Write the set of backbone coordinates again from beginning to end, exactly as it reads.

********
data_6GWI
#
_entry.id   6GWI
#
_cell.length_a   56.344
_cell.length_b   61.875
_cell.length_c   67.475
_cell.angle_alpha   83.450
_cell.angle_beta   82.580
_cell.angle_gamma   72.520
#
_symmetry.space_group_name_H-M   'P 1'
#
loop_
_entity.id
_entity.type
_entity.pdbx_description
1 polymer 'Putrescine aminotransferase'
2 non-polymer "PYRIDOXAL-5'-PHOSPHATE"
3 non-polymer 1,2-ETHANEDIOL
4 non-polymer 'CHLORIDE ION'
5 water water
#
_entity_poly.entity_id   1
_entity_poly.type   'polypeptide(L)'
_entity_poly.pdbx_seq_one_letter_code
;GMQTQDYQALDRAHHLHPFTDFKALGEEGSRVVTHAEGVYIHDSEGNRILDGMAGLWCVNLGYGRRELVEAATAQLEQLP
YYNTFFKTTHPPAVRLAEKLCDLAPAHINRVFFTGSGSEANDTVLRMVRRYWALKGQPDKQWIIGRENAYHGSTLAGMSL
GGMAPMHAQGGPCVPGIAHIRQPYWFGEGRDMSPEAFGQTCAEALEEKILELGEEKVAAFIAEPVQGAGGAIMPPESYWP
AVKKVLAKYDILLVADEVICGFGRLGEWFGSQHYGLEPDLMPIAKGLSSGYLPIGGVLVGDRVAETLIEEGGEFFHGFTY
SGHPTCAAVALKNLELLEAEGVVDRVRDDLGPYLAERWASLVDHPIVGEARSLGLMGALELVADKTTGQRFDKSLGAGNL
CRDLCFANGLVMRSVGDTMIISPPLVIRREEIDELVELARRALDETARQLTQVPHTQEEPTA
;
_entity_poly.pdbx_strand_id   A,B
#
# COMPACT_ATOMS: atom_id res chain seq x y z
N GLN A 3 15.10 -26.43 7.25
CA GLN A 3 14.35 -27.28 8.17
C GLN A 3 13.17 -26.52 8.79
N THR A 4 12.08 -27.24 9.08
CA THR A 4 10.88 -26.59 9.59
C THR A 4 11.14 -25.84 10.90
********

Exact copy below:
data_6GWI
#
_entry.id   6GWI
#
_cell.length_a   56.344
_cell.length_b   61.875
_cell.length_c   67.475
_cell.angle_alpha   83.450
_cell.angle_beta   82.580
_cell.angle_gamma   72.520
#
_symmetry.space_group_name_H-M   'P 1'
#
loop_
_entity.id
_entity.type
_entity.pdbx_description
1 polymer 'Putrescine aminotransferase'
2 non-polymer "PYRIDOXAL-5'-PHOSPHATE"
3 non-polymer 1,2-ETHANEDIOL
4 non-polymer 'CHLORIDE ION'
5 water water
#
_entity_poly.entity_id   1
_entity_poly.type   'polypeptide(L)'
_entity_poly.pdbx_seq_one_letter_code
;GMQTQDYQALDRAHHLHPFTDFKALGEEGSRVVTHAEGVYIHDSEGNRILDGMAGLWCVNLGYGRRELVEAATAQLEQLP
YYNTFFKTTHPPAVRLAEKLCDLAPAHINRVFFTGSGSEANDTVLRMVRRYWALKGQPDKQWIIGRENAYHGSTLAGMSL
GGMAPMHAQGGPCVPGIAHIRQPYWFGEGRDMSPEAFGQTCAEALEEKILELGEEKVAAFIAEPVQGAGGAIMPPESYWP
AVKKVLAKYDILLVADEVICGFGRLGEWFGSQHYGLEPDLMPIAKGLSSGYLPIGGVLVGDRVAETLIEEGGEFFHGFTY
SGHPTCAAVALKNLELLEAEGVVDRVRDDLGPYLAERWASLVDHPIVGEARSLGLMGALELVADKTTGQRFDKSLGAGNL
CRDLCFANGLVMRSVGDTMIISPPLVIRREEIDELVELARRALDETARQLTQVPHTQEEPTA
;
_entity_poly.pdbx_strand_id   A,B
#
# COMPACT_ATOMS: atom_id res chain seq x y z
N GLN A 3 15.10 -26.43 7.25
CA GLN A 3 14.35 -27.28 8.17
C GLN A 3 13.17 -26.52 8.79
N THR A 4 12.08 -27.24 9.08
CA THR A 4 10.88 -26.59 9.59
C THR A 4 11.14 -25.84 10.90